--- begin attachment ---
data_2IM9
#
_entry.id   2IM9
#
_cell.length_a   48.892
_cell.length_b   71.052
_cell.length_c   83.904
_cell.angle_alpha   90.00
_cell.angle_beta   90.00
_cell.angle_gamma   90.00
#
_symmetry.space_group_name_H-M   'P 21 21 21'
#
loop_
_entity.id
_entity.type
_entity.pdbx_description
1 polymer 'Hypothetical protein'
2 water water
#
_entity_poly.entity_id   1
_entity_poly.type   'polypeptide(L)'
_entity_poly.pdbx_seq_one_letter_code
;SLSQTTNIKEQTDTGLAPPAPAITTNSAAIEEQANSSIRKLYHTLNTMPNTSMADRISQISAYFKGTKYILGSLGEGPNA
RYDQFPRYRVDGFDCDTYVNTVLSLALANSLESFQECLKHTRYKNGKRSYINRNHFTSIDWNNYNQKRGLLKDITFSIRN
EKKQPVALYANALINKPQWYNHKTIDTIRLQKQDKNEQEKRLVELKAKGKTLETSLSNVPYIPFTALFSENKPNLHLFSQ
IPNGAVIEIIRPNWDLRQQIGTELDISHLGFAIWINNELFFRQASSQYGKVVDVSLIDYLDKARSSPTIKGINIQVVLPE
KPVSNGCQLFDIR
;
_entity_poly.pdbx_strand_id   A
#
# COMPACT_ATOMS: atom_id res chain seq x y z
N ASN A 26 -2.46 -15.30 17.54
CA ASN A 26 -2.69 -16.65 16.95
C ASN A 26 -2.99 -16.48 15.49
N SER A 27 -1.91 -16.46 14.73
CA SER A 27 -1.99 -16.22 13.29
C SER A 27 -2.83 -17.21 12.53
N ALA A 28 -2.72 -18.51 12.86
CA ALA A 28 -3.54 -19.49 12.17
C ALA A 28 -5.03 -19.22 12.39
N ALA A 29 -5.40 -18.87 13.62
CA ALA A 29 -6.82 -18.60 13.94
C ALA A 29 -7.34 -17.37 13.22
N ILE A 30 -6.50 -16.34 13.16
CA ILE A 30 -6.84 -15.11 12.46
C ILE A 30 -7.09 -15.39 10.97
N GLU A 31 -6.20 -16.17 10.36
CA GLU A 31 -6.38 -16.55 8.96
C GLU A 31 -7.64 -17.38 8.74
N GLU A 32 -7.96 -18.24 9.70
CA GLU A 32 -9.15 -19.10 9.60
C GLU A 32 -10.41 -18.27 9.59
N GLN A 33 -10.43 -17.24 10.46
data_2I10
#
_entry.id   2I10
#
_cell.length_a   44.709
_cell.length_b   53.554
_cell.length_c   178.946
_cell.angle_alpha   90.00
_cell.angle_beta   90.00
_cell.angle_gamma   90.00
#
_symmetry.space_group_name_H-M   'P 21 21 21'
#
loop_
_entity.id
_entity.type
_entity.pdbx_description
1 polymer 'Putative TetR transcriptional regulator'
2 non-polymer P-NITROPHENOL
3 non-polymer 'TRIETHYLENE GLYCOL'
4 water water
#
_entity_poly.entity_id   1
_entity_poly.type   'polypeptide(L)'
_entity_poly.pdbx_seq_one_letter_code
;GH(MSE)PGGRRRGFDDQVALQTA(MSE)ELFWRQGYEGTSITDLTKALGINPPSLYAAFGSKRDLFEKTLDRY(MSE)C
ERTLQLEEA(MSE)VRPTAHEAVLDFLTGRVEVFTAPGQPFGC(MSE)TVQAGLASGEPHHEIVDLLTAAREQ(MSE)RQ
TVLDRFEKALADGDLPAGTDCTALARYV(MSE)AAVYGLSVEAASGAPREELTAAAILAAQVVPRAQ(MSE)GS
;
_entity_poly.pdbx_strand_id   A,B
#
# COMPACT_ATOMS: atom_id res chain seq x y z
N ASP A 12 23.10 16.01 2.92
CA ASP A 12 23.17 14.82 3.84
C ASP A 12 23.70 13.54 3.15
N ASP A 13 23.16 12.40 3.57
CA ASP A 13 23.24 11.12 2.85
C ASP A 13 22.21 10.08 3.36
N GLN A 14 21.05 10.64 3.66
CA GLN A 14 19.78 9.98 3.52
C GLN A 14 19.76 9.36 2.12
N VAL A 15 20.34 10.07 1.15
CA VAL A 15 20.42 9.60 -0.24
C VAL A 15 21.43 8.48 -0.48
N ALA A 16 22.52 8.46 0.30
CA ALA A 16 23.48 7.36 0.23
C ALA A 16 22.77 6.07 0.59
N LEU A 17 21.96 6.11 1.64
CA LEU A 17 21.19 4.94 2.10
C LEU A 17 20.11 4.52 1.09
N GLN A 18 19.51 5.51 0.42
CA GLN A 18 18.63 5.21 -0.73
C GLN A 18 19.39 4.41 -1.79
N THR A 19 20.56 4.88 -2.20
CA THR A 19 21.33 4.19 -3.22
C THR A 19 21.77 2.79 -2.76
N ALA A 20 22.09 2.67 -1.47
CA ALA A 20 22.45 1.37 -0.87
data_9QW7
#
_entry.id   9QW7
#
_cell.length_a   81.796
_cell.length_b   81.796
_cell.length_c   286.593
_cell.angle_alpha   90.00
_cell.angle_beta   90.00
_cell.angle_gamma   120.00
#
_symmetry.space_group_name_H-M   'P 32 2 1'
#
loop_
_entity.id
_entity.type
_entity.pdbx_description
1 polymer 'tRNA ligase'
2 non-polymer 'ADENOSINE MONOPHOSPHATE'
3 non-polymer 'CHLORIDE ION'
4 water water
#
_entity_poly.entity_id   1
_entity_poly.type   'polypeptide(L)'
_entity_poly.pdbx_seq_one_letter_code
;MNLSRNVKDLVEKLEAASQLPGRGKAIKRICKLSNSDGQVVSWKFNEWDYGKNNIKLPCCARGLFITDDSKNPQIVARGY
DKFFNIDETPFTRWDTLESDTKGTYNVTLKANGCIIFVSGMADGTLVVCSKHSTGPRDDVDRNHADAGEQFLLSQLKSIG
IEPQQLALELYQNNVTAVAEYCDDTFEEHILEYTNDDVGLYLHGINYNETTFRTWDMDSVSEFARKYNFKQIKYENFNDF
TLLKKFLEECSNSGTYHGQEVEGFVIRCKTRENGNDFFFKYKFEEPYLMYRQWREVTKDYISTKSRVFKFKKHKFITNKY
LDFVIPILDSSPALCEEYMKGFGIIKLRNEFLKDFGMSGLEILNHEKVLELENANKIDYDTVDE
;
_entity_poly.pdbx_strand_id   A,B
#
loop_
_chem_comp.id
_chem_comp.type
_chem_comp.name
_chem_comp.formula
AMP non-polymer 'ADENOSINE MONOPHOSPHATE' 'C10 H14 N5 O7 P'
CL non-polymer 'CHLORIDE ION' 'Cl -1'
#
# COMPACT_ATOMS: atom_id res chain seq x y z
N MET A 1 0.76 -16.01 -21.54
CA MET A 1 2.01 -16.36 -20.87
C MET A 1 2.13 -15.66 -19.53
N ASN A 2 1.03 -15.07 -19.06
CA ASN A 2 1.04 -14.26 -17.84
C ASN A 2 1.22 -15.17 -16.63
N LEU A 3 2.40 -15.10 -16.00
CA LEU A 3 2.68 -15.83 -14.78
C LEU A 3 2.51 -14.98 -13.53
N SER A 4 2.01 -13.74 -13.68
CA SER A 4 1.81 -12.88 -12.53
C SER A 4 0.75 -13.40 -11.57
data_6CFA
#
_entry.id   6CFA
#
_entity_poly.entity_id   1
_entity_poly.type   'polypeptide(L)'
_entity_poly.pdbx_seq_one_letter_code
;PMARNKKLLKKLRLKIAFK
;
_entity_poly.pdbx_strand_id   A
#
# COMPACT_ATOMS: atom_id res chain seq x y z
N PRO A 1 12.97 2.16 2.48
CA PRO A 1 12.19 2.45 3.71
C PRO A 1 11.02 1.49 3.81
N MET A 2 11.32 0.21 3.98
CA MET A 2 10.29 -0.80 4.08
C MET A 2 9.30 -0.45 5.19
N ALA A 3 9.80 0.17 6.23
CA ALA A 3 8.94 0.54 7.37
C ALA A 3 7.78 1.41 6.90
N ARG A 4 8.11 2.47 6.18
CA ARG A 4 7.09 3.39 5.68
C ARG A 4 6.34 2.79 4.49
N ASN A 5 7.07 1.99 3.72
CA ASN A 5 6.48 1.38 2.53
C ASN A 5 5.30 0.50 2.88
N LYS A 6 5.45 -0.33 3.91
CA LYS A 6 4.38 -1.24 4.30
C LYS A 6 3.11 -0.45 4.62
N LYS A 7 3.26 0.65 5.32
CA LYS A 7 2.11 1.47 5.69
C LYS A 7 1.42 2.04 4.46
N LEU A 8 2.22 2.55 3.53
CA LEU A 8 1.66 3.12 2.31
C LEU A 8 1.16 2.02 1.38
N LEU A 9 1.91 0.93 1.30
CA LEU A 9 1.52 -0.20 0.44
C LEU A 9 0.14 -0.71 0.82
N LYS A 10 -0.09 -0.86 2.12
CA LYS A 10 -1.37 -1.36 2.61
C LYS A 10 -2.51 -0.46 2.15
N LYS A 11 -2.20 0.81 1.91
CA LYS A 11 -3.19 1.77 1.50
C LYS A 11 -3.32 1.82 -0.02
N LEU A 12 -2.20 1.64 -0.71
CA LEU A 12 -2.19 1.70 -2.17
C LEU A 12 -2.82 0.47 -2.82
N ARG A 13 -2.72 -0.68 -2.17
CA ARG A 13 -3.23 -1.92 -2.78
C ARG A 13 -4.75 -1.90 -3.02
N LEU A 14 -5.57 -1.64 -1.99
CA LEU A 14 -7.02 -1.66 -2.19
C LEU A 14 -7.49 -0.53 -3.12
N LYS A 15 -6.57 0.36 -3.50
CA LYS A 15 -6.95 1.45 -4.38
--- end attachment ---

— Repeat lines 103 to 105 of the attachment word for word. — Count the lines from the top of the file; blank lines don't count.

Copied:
CA LEU A 17 21.19 4.94 2.10
C LEU A 17 20.11 4.52 1.09
N GLN A 18 19.51 5.51 0.42